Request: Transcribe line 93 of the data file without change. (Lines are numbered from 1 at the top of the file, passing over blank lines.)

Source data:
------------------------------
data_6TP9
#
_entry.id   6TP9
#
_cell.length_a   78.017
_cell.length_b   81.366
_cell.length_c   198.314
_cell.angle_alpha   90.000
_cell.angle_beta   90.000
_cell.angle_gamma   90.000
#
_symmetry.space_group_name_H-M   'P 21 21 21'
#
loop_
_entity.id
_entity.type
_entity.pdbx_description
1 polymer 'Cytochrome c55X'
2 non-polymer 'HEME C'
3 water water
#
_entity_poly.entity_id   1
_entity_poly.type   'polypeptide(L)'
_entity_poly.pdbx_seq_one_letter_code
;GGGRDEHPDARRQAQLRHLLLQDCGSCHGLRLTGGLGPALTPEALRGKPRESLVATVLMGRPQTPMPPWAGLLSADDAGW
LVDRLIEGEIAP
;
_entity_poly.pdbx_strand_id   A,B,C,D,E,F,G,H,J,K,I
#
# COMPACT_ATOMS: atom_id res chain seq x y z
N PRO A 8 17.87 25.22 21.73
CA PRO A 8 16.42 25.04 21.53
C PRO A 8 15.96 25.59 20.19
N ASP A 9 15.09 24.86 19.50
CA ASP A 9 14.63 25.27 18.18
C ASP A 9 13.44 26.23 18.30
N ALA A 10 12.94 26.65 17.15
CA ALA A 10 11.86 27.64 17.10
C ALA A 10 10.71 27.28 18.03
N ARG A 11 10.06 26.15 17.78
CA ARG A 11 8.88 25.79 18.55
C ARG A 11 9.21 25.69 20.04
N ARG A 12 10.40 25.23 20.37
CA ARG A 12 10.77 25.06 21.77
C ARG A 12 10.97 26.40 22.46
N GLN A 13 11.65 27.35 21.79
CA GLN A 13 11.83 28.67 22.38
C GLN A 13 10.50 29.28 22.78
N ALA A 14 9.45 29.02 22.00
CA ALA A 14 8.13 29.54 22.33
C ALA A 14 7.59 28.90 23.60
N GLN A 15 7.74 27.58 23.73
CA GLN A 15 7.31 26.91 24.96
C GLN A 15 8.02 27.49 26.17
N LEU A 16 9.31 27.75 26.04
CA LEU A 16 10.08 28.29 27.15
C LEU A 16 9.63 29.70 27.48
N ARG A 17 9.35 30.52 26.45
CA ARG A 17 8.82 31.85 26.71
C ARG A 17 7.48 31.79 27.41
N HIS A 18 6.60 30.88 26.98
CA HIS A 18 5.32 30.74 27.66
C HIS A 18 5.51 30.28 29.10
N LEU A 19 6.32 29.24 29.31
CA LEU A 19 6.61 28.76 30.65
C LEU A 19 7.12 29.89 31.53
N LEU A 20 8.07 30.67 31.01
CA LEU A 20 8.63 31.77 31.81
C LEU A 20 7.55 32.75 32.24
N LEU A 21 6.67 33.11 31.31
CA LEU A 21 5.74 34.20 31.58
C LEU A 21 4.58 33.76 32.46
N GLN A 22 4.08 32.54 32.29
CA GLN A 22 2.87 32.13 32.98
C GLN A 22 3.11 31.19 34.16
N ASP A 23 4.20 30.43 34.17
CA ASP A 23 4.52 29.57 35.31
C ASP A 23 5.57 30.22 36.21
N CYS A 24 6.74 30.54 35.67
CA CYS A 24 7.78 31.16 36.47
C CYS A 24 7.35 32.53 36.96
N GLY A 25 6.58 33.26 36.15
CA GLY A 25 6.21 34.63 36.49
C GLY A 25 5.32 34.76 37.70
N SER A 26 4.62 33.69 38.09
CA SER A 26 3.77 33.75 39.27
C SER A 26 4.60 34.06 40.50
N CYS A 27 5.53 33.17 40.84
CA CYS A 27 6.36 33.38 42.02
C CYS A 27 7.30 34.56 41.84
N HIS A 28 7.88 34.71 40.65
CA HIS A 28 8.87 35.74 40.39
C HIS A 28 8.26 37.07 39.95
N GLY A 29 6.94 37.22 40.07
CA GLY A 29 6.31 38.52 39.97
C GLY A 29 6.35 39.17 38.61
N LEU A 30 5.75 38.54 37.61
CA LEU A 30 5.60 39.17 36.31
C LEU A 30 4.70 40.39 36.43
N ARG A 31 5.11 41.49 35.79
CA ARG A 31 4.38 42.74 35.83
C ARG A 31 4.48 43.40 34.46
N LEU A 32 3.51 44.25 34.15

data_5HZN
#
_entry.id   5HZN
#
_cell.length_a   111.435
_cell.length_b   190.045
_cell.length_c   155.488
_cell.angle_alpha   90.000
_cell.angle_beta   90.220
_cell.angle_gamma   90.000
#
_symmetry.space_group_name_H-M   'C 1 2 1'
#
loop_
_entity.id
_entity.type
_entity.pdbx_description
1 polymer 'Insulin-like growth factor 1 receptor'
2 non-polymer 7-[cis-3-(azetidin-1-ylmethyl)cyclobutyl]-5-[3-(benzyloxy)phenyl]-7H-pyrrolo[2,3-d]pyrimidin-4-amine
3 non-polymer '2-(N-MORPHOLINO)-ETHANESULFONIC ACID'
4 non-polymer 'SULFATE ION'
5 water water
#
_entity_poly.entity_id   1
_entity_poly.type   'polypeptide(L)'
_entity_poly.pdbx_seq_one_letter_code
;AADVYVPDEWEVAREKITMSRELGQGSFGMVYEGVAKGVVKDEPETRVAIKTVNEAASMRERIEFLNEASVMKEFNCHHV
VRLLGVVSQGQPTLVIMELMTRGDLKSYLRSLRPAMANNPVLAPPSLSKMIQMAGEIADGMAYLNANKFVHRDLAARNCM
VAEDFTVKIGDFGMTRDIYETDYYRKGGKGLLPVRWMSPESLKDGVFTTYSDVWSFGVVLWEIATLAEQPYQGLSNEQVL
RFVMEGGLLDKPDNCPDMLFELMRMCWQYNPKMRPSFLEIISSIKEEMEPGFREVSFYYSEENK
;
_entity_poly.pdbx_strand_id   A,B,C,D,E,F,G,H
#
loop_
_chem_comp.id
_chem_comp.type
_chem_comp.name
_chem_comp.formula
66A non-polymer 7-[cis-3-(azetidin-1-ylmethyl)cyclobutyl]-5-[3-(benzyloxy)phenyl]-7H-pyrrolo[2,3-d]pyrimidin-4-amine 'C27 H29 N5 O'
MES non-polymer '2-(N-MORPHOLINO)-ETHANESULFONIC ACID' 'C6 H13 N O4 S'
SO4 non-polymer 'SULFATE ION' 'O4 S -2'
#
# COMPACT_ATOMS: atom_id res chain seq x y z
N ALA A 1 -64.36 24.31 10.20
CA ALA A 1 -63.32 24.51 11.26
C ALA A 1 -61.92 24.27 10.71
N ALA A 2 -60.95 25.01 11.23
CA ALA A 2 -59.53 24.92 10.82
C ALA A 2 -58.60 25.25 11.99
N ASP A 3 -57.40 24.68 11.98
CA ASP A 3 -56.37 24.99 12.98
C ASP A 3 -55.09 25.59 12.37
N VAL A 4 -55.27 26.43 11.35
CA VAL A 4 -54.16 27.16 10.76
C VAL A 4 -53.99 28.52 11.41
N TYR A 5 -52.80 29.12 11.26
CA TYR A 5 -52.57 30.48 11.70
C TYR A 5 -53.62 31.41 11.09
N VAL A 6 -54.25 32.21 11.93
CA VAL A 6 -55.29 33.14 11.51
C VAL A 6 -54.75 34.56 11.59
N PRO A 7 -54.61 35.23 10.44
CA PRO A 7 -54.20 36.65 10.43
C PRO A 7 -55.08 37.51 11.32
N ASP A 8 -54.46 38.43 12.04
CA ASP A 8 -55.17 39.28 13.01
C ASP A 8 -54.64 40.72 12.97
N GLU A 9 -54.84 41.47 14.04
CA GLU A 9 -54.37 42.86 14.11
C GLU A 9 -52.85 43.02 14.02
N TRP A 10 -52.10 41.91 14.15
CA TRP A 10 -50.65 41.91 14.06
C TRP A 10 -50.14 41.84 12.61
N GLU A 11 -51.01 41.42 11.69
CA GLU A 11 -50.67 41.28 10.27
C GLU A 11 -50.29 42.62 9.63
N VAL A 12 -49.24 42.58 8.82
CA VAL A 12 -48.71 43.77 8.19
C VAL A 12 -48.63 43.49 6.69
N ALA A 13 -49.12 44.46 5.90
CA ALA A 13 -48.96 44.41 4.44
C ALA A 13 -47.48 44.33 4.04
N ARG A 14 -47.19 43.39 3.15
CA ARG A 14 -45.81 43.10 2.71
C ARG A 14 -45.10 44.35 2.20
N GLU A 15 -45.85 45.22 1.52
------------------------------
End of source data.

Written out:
C HIS A 28 8.26 37.07 39.95